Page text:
I was a little on edge waiting for my father. I suppose it was back when I began the glidepath into my teenage years that he and I had started growing apart, and neither one of us had really understood the other in the time intervening. (Still don't.) I mean, I guess loved my father—or rather, I loved the occasionally visible father of my early childhood—but I didn't care to be around him very much. He was always overly critical of me—didn't openly approve of anything I did, no matter how well I did it—and in return I was overly critical of him. Two entirely different wavelengths, broadcasting signals that interfered without ever harmonizing.

When he arrived at the mission home, however, it was actually good to see him—though we didn't make much conversation. The Tuttles put us in the guest rooms in the basement. Before we retired to bed, my father dug a sealed envelope from out of his luggage. I recognized the handwriting on the front, and my heart rate started in on an upward spiral.

"Katrina brought this over before I left for the airport," he said, in that abrupt manner of his that meant he was uncomfortable with the subject he had been forced to bring up.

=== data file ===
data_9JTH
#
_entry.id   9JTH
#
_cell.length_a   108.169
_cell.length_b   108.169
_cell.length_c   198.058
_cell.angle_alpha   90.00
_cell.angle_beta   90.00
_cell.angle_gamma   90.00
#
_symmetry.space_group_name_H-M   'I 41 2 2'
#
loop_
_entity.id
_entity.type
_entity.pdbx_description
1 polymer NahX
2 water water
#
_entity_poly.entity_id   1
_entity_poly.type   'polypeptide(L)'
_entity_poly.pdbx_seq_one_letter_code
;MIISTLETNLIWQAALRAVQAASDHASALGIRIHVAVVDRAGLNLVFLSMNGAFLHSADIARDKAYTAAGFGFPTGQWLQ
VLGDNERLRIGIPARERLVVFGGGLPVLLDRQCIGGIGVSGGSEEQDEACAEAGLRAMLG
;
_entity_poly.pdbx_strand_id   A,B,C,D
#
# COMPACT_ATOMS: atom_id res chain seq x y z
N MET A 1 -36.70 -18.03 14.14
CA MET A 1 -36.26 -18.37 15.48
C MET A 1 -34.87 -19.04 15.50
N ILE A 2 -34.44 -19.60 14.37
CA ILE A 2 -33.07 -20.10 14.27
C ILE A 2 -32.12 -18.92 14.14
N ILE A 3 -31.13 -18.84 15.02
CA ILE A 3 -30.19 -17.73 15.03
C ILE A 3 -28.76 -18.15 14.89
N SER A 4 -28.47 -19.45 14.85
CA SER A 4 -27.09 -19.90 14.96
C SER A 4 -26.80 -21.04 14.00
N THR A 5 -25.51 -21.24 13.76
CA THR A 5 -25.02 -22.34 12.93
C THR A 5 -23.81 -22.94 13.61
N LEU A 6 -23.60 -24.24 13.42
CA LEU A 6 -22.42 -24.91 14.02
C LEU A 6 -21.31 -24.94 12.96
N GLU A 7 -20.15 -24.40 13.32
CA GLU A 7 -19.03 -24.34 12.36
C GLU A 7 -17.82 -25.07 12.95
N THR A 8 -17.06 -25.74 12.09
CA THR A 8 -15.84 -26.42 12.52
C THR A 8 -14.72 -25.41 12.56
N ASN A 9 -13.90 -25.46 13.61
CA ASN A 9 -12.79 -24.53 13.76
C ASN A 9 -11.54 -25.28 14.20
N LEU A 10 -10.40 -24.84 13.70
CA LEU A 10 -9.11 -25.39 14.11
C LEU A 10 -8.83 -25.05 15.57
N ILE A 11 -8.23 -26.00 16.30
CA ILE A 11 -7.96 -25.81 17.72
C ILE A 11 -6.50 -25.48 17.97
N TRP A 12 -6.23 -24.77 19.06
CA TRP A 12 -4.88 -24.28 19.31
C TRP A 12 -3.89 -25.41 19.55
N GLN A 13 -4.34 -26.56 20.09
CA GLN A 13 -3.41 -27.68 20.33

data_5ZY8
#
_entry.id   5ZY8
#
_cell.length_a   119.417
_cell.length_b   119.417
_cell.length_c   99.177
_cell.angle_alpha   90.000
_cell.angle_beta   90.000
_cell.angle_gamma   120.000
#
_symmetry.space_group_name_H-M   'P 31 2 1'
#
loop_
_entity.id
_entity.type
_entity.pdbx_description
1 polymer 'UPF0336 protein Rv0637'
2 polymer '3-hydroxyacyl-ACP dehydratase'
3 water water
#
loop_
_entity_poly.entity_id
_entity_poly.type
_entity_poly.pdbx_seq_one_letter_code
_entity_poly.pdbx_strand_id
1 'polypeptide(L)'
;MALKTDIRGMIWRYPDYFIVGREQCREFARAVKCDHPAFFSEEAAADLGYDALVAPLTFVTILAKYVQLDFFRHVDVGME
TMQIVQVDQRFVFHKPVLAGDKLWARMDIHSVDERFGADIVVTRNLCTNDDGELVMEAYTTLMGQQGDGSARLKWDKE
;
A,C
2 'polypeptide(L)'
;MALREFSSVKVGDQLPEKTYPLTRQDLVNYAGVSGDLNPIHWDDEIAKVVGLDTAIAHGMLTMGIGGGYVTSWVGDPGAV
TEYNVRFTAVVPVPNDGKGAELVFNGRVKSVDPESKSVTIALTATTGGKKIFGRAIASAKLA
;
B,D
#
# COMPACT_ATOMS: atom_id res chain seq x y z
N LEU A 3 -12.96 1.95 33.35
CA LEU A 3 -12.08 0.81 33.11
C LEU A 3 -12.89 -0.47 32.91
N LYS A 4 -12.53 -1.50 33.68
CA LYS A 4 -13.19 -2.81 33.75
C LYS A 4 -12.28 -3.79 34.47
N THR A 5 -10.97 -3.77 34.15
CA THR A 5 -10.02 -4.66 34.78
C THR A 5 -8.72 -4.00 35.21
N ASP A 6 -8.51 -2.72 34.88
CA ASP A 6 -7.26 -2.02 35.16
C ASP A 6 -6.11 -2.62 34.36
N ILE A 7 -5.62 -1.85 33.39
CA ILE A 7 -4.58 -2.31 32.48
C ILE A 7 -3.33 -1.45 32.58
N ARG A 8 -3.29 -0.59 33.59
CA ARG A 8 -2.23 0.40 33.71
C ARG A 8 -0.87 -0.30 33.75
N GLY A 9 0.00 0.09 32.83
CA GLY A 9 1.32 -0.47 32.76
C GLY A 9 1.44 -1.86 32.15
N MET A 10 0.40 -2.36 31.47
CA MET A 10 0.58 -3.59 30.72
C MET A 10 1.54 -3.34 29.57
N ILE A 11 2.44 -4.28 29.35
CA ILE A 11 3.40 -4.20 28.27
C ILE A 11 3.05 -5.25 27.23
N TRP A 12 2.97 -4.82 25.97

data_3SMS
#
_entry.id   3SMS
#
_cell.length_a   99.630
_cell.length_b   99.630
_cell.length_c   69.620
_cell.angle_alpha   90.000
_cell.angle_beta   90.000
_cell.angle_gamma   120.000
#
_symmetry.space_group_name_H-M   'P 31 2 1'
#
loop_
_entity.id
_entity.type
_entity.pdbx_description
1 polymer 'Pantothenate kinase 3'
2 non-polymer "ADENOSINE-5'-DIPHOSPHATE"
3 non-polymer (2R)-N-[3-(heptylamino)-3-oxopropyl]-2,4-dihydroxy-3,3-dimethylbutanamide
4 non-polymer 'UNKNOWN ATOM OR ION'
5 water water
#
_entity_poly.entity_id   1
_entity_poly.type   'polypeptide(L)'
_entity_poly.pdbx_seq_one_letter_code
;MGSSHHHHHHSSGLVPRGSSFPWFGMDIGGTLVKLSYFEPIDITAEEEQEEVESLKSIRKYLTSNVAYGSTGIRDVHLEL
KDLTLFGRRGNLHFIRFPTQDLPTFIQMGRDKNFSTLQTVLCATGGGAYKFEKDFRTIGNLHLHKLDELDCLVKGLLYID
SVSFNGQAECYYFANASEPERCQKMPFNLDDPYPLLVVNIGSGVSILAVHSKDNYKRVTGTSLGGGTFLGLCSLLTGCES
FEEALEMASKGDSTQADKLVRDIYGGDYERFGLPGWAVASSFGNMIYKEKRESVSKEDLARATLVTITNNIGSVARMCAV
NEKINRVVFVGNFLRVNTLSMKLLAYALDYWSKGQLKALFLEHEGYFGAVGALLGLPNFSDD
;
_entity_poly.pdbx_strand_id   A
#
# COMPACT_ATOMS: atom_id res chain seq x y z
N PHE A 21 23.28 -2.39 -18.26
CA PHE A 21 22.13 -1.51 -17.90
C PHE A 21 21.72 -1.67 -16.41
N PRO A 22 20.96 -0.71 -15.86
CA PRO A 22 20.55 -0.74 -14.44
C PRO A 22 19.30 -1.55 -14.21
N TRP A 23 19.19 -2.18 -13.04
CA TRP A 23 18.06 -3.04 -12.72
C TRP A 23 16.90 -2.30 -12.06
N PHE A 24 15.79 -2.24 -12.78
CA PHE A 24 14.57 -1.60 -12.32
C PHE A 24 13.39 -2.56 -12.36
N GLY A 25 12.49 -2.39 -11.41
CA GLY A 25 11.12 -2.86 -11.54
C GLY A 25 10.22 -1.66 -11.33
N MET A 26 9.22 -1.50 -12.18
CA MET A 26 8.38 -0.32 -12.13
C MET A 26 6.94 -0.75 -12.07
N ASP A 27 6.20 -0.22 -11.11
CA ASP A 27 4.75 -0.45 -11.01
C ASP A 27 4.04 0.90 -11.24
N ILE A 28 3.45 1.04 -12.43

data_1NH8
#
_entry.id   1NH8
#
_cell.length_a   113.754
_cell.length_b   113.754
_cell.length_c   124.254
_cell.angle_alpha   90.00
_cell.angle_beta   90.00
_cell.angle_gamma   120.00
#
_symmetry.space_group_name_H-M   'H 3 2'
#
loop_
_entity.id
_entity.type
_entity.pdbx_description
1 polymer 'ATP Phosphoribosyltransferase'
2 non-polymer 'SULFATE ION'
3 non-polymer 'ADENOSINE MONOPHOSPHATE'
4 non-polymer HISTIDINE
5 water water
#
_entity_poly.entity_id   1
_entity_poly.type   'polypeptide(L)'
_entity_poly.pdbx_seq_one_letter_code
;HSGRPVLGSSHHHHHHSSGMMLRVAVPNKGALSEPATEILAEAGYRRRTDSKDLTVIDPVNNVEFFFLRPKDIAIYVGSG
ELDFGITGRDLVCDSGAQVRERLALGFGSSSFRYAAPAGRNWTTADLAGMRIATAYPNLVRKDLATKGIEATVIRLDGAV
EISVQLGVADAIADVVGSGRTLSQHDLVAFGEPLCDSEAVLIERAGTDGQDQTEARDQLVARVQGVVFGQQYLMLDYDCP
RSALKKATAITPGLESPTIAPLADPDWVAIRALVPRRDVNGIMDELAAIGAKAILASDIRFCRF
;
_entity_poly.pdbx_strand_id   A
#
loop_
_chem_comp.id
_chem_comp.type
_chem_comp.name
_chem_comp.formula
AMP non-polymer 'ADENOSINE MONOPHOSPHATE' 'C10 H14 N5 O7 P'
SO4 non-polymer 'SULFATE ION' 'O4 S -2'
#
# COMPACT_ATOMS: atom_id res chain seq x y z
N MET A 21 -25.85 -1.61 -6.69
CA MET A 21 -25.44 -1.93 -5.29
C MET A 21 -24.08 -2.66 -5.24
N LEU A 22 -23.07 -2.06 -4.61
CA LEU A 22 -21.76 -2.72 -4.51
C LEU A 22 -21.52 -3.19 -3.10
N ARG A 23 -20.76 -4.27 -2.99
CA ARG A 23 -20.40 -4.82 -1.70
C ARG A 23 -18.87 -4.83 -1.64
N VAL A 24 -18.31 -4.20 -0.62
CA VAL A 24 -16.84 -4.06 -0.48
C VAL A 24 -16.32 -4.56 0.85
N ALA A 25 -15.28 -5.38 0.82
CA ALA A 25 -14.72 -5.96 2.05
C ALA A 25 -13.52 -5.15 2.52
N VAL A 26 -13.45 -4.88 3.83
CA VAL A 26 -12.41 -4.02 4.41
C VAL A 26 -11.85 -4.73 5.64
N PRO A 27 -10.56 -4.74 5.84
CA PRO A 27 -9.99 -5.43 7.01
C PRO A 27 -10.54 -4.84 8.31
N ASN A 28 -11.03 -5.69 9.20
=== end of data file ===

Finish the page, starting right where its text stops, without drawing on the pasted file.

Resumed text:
"Thanks," I said, trying not to prolong his discomfort.

"I don't think she's taking all this very seriously," he said without looking at me.

I shrugged, we said goodnight, and I went to my room.

My parents, you see, did not approve of Katrina. My father actively disliked her. Part of it had to do with a "feeling" of his that a marriage between her and me would never last. Part of it, I'm sure, had to do with jealousy.

Allow me to explain.

The previous September, my family had come to see me off at the Salt Lake International Airport when my fellow greenies and I were leaving the M.T.C. to fly to Canada. Katrina also came. Now, an obscure rule in the White Bible states that families coming to the airport to visit their departing loved ones can only do so up until thirty minutes before takeoff. (Why this rule exists, I have no idea. Maybe because lingering goodbyes have caused some elders to miss their flights?) Anyway, I told my family they had to leave at thirty minutes to flight time—which of course they did, since they wanted to help me keep the rules—and when they were gone, Katrina sneaked back to spend the remaining time before the flight alone with me.

I don't feel terribly bad about having done that. What I feel bad about is having told my parents about it later.

But I digress.